One of the most robust dataviz articles I came across all year, this SciDev.Net work is an exhaustively-sourced overview of the role visualization plays in scientific exploration and translation. Though targeted at data journalists and researchers, this article is absolutely dripping with implications for anyone seeking to stimulate discussion with data, yet it does not ignore the risks of visualization approaches to scientific communication — ethics, audience visual literacy, and so on.

Last Friday I participated in my second Responsible Data Forum. […] Today’s event about data visualization for social impact did not disappoint. At the top of the day, we did the classic Post-It note brainstorm to inventory all of the potential avenues for working groups. Given the incredible experience of the people in the room, there was a lot to work with.

Building on the ethical theme, Matt’s article summarizes a “wow — wish I’d been there!” set of discussions and brainstorming on ethically communicating data visually. Dozens of key considerations are listed for dataviz practitioners to check and challenge themselves on the ethics of their work. The article also links to sites where ongoing discussions of these topics continue.

Your visual communication will prove far more successful if you begin by acknowledging that it is not a lone action but, rather, several activities, each of which requires distinct types of planning, resources, and skills. The typology I offer here was created as a reaction to my making the very mistake I just described.

As the use of data visualization in business settings has soared, Scott has worked alongside this trend to provide a practical taxonomy for doing it well: efficiently, attractively, and accurately. The quadrant system above is a particularly-useful tool for differentiating types and purposes of visualizations, and designing them — with an empahsis on design elements that make visualizations sing — accordingly.

What follows is a framework for how story techniques can help the data analysis process. It is useful for any individual (or group) working with data, whether you’re a scientist, a marketer, an engineer or a policy-maker. The challenge in each case is similar: how do you put yourself in the best position to make sense of a mass of data in order to gain insights, and then inspire people to change based on the discoveries?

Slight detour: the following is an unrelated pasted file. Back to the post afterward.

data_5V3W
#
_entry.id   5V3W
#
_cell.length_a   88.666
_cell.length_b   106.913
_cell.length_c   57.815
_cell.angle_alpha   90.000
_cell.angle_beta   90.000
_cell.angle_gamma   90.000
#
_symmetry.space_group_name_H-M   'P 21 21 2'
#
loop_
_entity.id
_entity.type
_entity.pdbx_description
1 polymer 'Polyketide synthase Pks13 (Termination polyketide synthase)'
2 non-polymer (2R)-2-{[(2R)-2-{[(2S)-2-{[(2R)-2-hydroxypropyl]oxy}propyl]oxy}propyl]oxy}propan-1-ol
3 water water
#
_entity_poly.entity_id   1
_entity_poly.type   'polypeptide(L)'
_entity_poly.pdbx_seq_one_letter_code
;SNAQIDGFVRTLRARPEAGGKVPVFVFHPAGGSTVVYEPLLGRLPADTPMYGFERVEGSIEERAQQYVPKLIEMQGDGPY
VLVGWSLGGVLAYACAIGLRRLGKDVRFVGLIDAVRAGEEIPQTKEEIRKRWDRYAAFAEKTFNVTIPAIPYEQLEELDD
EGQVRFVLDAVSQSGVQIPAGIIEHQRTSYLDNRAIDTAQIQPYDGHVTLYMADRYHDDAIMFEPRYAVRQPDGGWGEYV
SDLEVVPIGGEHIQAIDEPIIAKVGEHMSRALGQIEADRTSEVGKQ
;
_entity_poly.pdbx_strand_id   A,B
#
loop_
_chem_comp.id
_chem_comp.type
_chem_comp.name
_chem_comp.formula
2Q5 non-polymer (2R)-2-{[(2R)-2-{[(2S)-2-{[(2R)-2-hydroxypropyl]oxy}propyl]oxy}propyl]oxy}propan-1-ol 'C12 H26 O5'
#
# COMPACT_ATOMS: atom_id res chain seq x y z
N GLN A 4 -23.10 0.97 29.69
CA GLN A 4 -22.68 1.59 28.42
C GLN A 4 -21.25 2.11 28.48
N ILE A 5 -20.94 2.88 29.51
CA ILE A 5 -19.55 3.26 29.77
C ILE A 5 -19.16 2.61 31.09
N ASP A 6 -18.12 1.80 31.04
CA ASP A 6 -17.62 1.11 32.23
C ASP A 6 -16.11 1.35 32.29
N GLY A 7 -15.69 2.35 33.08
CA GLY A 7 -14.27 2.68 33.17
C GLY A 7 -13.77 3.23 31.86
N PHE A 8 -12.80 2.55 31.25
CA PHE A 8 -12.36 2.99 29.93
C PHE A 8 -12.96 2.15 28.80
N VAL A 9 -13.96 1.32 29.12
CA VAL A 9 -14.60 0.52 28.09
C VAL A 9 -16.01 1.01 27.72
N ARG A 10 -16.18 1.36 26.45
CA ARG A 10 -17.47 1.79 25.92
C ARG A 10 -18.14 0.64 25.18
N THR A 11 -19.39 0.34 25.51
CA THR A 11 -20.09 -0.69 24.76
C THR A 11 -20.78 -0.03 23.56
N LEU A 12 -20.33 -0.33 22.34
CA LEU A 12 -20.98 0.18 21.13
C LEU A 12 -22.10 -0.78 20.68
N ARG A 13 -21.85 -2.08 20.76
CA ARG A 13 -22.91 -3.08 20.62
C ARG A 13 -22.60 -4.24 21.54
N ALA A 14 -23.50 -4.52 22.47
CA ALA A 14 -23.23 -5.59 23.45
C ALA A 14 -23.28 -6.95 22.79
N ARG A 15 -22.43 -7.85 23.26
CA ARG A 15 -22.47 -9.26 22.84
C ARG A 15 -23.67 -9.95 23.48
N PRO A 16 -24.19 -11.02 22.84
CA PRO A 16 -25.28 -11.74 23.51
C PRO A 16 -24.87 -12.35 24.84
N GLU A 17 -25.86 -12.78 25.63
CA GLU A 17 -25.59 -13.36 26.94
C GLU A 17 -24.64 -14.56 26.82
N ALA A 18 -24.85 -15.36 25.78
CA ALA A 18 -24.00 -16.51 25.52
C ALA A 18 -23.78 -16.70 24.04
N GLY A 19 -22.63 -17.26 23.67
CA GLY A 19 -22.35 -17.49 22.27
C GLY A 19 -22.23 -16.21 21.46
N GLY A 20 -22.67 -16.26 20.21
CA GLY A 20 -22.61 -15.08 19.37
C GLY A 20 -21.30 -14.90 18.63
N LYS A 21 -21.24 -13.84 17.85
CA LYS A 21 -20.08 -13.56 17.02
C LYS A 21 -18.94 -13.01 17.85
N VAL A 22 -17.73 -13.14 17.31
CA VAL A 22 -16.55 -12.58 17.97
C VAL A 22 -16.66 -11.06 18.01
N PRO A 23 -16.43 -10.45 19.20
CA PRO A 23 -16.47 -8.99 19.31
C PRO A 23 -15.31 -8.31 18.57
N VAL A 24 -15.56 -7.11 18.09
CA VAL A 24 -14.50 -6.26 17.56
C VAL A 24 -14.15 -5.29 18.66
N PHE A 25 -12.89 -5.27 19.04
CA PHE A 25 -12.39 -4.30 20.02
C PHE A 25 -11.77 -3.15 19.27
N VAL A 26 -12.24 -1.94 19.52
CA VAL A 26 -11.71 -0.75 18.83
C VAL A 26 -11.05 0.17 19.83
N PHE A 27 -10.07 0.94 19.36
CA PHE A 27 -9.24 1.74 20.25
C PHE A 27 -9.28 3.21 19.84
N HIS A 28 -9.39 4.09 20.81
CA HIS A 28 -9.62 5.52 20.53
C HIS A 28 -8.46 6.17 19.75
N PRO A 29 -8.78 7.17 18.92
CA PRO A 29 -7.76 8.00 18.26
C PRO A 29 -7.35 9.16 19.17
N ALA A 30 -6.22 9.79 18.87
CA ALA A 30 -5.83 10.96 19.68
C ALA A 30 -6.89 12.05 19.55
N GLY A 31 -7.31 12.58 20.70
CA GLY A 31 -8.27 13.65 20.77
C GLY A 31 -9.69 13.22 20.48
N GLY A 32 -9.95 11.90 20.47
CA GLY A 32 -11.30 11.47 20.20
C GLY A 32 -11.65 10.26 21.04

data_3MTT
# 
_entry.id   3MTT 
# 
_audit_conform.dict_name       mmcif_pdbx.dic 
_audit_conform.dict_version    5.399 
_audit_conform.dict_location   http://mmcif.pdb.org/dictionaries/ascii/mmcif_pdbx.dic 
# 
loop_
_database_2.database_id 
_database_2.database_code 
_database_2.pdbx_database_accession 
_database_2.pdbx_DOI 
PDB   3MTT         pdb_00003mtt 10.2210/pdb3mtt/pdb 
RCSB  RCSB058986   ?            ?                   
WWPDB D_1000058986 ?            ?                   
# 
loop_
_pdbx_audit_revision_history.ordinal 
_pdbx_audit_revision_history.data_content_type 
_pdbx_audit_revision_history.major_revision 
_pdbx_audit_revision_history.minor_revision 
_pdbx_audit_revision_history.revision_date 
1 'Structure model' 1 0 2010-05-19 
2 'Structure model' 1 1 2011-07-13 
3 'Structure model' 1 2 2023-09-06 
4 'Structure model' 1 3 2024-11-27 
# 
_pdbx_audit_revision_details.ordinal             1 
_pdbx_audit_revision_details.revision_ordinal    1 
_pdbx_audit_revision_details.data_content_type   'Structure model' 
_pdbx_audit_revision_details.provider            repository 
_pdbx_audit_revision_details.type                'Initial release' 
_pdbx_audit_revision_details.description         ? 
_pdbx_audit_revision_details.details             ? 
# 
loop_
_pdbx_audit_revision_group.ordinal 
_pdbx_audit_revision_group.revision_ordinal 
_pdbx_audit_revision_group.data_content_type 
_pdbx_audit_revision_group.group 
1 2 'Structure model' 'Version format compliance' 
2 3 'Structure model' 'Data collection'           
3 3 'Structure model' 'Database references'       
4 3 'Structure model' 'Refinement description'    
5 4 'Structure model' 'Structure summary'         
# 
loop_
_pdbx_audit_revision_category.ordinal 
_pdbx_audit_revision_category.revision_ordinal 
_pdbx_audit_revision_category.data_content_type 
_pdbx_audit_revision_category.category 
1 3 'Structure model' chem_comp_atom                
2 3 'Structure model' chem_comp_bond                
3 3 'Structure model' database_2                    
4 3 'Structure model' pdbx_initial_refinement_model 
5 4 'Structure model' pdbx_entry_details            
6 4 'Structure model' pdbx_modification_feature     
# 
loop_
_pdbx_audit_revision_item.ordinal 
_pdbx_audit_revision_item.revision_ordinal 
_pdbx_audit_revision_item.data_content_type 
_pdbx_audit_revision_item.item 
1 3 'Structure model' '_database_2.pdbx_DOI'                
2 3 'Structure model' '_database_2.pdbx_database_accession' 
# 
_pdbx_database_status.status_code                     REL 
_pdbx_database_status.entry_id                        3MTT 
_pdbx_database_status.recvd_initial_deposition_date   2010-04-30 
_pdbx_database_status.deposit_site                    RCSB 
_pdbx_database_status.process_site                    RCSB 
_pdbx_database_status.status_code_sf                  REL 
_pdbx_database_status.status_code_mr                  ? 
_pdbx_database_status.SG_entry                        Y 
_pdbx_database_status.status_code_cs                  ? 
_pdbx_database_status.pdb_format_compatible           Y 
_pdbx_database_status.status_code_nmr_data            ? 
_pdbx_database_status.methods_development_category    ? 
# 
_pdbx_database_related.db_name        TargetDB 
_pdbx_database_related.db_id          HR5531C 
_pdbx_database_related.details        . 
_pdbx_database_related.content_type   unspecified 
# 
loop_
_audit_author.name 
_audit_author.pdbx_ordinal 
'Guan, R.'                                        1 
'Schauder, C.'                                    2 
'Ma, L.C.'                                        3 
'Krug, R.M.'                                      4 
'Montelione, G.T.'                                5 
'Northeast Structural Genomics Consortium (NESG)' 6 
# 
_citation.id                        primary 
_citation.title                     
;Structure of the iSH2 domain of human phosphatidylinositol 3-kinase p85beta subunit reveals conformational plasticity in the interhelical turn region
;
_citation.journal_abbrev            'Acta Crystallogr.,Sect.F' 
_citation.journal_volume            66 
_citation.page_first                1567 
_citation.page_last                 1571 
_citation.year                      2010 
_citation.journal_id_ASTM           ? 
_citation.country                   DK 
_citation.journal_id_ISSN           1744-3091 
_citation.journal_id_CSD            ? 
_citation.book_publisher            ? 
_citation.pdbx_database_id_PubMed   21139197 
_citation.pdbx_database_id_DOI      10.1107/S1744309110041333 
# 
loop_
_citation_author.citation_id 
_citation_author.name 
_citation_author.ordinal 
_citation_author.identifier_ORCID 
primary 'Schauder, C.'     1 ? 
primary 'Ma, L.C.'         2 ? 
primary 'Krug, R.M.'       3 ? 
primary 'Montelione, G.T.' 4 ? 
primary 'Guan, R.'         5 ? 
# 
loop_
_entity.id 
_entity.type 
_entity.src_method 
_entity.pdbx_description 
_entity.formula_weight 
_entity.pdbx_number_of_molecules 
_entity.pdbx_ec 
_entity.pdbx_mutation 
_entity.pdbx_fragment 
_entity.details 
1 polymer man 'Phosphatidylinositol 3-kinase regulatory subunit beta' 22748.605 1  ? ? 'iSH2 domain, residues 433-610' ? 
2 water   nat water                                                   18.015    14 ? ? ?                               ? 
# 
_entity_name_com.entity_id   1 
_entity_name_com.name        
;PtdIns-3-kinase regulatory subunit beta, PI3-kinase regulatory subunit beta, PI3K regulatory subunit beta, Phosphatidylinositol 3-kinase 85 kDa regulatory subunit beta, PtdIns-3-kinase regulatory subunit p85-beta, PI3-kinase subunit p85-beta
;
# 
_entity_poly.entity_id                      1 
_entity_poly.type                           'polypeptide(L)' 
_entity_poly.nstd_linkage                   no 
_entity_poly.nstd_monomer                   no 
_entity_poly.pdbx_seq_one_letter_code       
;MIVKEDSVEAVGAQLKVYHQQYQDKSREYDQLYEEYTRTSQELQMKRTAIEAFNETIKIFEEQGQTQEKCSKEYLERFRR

Though not limited to visualization-based data presentation, Shawn’s article extends the discourse on storytelling far beyond its too-common status as a single word or phrase on a bulleted list of data communication techniques. This article is especially unique in extending the trajectory of the storytelling process before and during, as well as after the data analysis itself. He also reviews types of stories and advises on initial triggers for establishing receptivity to a story-centered approach.

There are many possible new visualizations using typography, some of which I’ve previously discussed in posts on this blog. One way to consider this design space is to decompose it into the different elements that can be used to assemble visualizations.

Few authors delve into text as a data visualization element, and fewer still speak about it as creatively and insightfully as Richard. This article convinced me that I’d been long undervaluing text itself as a visualization property and how to better incorporate it into my work. Also included via the article above is a link to Richard’s journal manuscript on the topic which substantially expands on the topics covered here.

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The most promising design tools you should try in 2017

The most promising design tools you should try in 2017

2016 was clearly the year for design tools, with new tools being released to the public and previously existing tools being improved with new features. I’ve picked some design tools worth keeping an eye out for throughout 2017. These tools are based on popularity among design tool user communities, and I am sure that I’m not mentioning some tools.

01. Figma

With Sketch becoming more popular, vector-based drawing software is becoming more mainstream. Figma stands out for its real-time collaborative features on top of its core design toolset. Just like how programmers can add their own code into one project in real time, Figma allows multiple designers to work together from far away. You might wonder just how often two or more designers would be working on the same project simultaneously, but if you think of a setting where team members are looking at a project and offering feedback in a meeting and simultaneously modifying a project, Figma will fit the bill.

Official site:

More info:


02. Adobe XD

One lesser-known fact is that Adobe has been heavily involved in prototyping for a long time. Adobe launched Edge Tools in 2012, but unfortunately discontinued it in 2015. However, Adobe returned with Adobe XD in 2016. XD is a vector drawing app that allows easy prototyping by building click-through prototypes with numerous artboards. Some users say that XD is a copycat of Sketch, or a combination of either Sketch and InVision or Sketch and Craft (formerly known as Silverflow), but it is very likely that Adobe will continue to improve on XD and feature greater connectivity among other Adobe software. Furthermore, unlike Sketch, which is exclusive to Mac OS X, XD is also available on Windows.